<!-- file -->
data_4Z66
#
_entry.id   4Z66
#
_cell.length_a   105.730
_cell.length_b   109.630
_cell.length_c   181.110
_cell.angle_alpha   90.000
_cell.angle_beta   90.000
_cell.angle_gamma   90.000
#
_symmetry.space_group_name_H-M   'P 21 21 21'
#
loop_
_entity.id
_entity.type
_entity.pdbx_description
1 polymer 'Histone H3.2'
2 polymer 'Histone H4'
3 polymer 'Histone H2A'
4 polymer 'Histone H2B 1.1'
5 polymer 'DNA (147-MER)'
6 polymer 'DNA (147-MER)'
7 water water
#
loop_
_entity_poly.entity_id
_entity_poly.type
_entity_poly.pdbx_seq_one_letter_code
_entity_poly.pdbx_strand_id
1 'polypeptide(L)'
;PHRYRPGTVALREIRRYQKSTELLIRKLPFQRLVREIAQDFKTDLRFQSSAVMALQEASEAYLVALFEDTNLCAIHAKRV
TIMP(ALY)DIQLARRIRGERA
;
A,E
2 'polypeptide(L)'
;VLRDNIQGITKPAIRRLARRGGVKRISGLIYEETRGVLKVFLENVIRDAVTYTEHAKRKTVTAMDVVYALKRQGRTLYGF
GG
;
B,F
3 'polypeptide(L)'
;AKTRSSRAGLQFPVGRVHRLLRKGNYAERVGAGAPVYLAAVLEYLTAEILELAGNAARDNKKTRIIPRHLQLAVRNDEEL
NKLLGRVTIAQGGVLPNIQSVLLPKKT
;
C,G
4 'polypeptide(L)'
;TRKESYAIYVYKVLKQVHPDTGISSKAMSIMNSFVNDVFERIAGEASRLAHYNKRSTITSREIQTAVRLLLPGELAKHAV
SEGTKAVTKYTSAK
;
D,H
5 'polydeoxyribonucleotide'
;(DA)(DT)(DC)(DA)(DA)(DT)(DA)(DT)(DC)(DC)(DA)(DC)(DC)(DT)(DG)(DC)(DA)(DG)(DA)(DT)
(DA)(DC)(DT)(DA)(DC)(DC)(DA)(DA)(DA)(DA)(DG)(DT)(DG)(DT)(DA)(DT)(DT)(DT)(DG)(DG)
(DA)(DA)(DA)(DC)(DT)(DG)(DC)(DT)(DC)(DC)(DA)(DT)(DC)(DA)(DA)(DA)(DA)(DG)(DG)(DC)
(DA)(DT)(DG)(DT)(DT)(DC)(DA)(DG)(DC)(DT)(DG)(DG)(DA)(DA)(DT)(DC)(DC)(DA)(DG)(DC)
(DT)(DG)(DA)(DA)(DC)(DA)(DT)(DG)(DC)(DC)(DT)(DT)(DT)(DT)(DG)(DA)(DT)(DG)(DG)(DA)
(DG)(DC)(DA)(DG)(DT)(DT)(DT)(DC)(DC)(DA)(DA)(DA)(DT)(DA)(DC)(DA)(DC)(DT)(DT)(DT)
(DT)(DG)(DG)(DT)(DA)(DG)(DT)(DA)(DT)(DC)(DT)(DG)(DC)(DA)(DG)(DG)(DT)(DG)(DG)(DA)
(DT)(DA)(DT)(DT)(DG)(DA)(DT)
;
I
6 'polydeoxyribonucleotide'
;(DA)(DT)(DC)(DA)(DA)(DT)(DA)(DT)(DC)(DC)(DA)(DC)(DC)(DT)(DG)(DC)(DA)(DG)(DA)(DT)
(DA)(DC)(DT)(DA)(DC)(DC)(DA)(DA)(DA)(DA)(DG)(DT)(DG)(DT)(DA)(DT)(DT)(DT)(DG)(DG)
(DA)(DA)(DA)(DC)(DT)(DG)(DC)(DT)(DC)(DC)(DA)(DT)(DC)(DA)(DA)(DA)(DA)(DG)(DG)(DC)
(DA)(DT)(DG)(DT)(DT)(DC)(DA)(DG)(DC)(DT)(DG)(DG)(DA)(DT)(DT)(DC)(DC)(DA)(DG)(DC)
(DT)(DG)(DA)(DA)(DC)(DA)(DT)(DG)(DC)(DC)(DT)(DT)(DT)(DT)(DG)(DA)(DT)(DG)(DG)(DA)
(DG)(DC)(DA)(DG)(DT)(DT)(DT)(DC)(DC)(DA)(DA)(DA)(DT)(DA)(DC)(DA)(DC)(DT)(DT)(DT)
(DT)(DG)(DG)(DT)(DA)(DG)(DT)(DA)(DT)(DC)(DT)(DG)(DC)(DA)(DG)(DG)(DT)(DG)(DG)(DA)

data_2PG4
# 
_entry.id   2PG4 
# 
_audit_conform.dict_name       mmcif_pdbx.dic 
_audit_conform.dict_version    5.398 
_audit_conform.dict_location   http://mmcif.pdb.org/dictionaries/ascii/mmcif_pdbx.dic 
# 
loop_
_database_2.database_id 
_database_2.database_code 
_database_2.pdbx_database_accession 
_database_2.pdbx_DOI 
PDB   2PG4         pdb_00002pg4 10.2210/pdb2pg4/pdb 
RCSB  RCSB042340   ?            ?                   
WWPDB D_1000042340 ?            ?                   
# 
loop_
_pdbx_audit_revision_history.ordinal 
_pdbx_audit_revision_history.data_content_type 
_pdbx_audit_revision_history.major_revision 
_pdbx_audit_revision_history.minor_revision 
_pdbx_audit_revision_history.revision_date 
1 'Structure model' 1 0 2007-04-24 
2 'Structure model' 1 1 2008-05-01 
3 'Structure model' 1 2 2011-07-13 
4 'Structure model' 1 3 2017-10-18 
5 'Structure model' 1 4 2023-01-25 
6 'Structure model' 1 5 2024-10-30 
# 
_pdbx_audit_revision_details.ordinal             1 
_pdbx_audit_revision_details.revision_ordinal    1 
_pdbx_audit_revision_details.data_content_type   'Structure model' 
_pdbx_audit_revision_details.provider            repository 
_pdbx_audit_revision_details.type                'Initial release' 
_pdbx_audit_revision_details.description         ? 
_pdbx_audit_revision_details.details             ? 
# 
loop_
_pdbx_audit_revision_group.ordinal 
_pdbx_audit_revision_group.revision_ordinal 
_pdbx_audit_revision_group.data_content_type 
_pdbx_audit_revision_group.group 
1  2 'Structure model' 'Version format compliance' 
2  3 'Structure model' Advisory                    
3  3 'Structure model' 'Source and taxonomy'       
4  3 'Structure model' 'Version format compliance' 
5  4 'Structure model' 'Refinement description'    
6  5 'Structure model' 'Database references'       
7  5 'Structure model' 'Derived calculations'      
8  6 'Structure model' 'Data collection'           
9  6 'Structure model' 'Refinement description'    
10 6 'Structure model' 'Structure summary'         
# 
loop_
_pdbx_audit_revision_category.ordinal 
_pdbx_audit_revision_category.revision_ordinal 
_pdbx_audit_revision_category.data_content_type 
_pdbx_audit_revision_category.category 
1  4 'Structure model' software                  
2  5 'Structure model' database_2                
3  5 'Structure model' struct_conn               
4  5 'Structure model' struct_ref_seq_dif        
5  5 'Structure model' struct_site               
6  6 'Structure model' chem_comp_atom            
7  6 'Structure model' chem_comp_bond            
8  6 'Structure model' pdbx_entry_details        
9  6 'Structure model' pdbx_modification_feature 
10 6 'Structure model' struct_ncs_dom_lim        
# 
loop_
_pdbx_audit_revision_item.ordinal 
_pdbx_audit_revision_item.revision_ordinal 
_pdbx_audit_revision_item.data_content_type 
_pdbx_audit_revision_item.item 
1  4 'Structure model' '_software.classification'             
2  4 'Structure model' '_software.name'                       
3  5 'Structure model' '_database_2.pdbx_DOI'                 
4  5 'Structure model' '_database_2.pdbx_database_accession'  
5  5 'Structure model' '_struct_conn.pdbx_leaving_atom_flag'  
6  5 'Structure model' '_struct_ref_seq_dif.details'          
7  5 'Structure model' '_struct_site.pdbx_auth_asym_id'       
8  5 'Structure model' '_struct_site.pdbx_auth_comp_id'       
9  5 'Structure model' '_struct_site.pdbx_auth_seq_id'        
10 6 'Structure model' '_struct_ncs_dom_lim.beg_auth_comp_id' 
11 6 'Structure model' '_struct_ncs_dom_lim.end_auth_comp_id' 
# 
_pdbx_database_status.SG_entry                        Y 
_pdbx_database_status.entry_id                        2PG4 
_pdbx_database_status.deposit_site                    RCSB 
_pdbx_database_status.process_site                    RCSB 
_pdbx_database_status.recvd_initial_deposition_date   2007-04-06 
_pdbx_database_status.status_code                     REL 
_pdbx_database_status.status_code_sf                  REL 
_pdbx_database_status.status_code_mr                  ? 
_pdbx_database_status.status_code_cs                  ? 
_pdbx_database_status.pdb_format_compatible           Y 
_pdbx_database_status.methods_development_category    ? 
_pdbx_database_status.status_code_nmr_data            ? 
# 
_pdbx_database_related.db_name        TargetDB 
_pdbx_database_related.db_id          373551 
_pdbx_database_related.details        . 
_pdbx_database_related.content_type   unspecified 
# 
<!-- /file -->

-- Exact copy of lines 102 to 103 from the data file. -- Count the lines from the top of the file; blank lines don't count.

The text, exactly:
_pdbx_audit_revision_details.data_content_type   'Structure model' 
_pdbx_audit_revision_details.provider            repository 